When the Philadelphia Flyers waived Blair Betts earlier this week to trim their regular season roster to 22 with a 23rd on the injured reserve, the team finished off the gutting of the players who piled up defensive minutes for the team in 2010.
Gone were Darroll Powe, Jeff Carter, Mike Richards, Nikolay Zherdev and Dan Carcillo, and while only two of those players are “household” names, the other two, along with Betts, have more in common with Carter and Richards than you might think: they were forwards who started more shifts in the defensive zone than the offensive zone.
It takes little less than a math whiz to explain that the difficulty in securing possession for your team with a faceoff in the defensive zone is tougher than that in the offensive; for one, a lot of coaches primarily deploy their top forwards in offensive situations. A giveaway will cost you more closer to your net than the other as will losing the key faceoff. It’s harder to prevent shots against your own net and harder to take shots on the opposing net when you start with the puck 200 feet away.
Betts, in fact, started 26.2% of his shifts in the
defensive offensive zone last season (neutral zone starts are eliminated from this percentage—It’s just offensive and defensive) which was second in the entire NHL just to Manny Malhotra in Vancouver. If you click on that link and scroll through the list, you’ll see that a lot of players who had lower than 50% rates were shipped out of town this summer.
Was it craftiness on the part of General Manager Paul Holmgren? Shrewd? Crazy is more like it. The new additions that went into the opening night roster who were in the league last season, Maxime Talbot, Jakub Voracek and Wayne Simmonds, only Simmonds had a start rate of under 50%, but he barely creaked through at 49.5%.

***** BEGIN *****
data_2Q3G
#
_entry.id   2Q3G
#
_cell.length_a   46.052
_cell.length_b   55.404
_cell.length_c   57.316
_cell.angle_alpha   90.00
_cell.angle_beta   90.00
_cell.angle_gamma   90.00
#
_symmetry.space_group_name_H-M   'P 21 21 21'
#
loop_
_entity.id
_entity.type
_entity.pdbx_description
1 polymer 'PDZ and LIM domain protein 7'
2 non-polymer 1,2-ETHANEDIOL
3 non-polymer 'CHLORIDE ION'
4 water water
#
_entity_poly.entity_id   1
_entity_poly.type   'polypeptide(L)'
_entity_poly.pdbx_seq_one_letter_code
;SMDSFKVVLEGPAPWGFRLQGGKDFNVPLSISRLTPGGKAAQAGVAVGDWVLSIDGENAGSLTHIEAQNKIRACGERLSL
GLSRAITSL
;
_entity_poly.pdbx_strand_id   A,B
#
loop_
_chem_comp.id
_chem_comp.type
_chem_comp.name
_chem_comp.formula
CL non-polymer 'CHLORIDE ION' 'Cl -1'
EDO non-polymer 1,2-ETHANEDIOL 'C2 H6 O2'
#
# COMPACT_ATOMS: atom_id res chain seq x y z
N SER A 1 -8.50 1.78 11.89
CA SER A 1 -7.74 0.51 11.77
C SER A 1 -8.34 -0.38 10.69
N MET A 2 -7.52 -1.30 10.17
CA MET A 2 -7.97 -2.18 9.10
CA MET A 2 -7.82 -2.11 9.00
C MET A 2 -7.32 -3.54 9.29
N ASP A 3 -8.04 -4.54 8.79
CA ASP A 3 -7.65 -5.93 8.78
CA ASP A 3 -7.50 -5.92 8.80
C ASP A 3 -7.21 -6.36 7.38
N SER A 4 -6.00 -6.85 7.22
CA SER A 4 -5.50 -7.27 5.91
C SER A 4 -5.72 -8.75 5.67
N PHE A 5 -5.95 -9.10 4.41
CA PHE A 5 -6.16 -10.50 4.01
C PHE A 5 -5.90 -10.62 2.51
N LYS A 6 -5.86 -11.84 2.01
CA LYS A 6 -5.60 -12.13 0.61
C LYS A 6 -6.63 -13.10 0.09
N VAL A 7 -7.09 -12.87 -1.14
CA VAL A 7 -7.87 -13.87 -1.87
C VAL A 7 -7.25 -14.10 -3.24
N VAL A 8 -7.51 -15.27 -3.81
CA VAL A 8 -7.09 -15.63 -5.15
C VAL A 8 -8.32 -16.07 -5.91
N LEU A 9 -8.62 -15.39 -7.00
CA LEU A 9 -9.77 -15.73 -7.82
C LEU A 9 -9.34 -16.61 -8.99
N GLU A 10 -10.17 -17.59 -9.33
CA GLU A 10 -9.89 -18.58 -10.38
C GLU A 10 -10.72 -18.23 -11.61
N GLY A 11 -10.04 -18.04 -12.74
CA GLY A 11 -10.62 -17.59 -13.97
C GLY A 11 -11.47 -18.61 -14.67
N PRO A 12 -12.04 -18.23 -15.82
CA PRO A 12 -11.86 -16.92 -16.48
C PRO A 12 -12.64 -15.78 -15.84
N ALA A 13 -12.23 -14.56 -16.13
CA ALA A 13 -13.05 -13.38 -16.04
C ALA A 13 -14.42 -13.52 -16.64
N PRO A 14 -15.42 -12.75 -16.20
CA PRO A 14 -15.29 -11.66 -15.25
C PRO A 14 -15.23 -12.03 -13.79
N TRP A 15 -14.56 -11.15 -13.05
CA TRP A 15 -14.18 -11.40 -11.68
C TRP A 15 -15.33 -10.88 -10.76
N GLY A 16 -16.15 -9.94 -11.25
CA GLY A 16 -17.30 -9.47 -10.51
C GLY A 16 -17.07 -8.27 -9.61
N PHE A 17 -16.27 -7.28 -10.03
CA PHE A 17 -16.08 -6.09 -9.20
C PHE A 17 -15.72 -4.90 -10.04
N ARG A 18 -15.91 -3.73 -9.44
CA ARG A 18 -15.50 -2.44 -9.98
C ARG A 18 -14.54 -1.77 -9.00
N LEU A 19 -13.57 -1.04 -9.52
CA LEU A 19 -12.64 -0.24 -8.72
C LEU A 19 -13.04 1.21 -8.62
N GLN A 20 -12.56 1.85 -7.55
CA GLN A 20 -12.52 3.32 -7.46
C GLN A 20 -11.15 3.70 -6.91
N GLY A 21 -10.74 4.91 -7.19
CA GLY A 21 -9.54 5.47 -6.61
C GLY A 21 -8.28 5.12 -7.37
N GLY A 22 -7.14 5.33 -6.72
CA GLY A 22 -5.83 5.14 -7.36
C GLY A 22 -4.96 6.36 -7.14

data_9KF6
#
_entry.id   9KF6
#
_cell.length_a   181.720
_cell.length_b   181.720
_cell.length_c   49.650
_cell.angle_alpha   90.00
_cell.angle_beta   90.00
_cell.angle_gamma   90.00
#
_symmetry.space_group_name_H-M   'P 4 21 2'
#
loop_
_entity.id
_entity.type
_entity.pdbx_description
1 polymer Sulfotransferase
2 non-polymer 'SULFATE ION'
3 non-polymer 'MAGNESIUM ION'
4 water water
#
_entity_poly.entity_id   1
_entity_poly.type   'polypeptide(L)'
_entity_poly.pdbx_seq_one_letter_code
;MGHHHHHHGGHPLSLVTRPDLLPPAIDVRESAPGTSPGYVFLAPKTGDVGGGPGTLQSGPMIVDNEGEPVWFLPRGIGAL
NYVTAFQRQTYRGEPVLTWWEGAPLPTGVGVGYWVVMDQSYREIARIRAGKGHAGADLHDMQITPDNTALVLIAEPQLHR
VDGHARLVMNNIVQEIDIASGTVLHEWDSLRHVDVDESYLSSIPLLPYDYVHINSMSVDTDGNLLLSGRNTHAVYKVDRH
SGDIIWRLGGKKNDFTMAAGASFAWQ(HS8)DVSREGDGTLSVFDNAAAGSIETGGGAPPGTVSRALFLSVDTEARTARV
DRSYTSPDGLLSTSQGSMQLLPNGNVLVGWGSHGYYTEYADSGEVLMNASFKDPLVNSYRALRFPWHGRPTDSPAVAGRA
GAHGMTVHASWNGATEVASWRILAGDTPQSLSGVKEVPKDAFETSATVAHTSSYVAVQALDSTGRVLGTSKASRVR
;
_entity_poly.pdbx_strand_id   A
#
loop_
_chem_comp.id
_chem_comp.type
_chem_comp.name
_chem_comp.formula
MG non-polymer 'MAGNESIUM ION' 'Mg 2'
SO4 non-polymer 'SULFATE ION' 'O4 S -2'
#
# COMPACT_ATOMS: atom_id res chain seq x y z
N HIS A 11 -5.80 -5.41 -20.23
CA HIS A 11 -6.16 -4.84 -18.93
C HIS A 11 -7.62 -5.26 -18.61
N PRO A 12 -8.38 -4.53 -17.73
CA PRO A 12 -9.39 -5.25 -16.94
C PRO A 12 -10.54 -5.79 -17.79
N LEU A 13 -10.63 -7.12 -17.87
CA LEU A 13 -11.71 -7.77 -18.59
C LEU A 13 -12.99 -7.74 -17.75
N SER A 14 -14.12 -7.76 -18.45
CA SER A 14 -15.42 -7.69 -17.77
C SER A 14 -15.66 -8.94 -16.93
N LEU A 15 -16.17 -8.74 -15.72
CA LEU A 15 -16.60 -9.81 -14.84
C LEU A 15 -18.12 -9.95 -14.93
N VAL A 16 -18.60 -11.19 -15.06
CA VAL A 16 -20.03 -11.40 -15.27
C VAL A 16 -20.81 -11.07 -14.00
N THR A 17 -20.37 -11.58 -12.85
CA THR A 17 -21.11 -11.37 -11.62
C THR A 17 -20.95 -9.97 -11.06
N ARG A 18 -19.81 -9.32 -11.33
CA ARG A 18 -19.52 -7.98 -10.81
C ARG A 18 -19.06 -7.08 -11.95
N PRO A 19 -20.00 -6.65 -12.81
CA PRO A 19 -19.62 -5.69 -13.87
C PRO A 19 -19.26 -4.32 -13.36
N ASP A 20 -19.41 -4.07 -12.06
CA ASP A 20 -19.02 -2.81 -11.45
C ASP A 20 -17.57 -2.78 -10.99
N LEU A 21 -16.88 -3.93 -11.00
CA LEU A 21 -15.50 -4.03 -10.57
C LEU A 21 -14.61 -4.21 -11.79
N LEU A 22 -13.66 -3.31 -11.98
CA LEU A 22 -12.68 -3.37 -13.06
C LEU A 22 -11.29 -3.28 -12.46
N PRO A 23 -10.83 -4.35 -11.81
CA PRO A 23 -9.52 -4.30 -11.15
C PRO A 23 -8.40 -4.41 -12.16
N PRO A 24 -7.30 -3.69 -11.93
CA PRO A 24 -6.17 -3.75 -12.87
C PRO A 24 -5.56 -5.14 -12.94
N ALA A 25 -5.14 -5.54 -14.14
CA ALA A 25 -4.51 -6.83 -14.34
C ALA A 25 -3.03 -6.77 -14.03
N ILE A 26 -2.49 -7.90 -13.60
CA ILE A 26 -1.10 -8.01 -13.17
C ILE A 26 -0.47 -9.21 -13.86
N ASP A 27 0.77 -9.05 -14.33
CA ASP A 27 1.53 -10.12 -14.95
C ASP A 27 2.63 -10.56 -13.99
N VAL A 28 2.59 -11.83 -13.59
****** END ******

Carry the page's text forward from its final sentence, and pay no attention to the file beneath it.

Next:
The opening night roster did not exactly feature a lot of players who have been tested handling heavy minutes last season. Overall, head coach Peter Laviolette sent rookie Matt Read and Talbot out to the wolves opening night. The pair started 20% of their shifts in the defensive zone against the Boston Bruins. Problems creeped up all night for the Flyers in their own end: the two were a combined 2-9 on faceoffs. Despite winning just 33% of the draws all night with problems in all zones, the Flyers managed to get a couple of first period markers and sit on the heels of Ilya Bryzgalov and let him earn some of the money he was paid over the summer. He stopped 22 of 23 but was not awarded a game star.
Rookies tend to not succeed playing those difficult minutes, so it will be interesting to see whether or not Read will stick. Joey Crabb, the rookie who “led” NHL forwards in defensive zone starting percentage last season, had a Corsi rating of minus-15.16 (Corsi is an expanded +/- statistic which factors in all shots, including missed shots and blocks) last season, which was well below an average of players with similar zone starts (minus-5.25 for the ten players above and ten players below his start rate).
While Joey Crabb is just one example, it’s apparent that protecting rookies is something that many coaches prefer to do, as having young players handle the defensive zone minutes isn’t befit to their talents. Since a hockey game can turn on a dime with a blown coverage or a bad giveaway, mistakes are preferably made as far away from the puck as possible. While Talbot is a good fit in that role, it’s certainly not one for Read, or Couturier who had one offensive and three defensive starts at 5-on-5 in his first NHL game (at 40% on draws, however, he was Philly’s second best faceoff man).
The sheltered minutes, stretches of play in the offensive zone, predictably went to some of the Flyers veterans who were handled in a similar fashion last season. While the strategy seemed to work in one game as the Flyers outshot the Bruins 29-23, much of their success depends on the more invisible fact that Boston missed the net a few times. In fact, Boston put 52 attempts on net to Philly’s 47 in Game One of the NHL season.
Is it a path for sustainable success, or will Paul Holmgren note the issue and pick up a forward, preferably a centreman, who is more accustomed to handling those tougher minutes? He’s giving Laviolette a lot of scoring talent up front, but little to work with in the defensive end, and an extra, proven player could be the difference between a win and a loss, particularly if Philly wants to keep playing close, 2-1 hockey games against championship teams.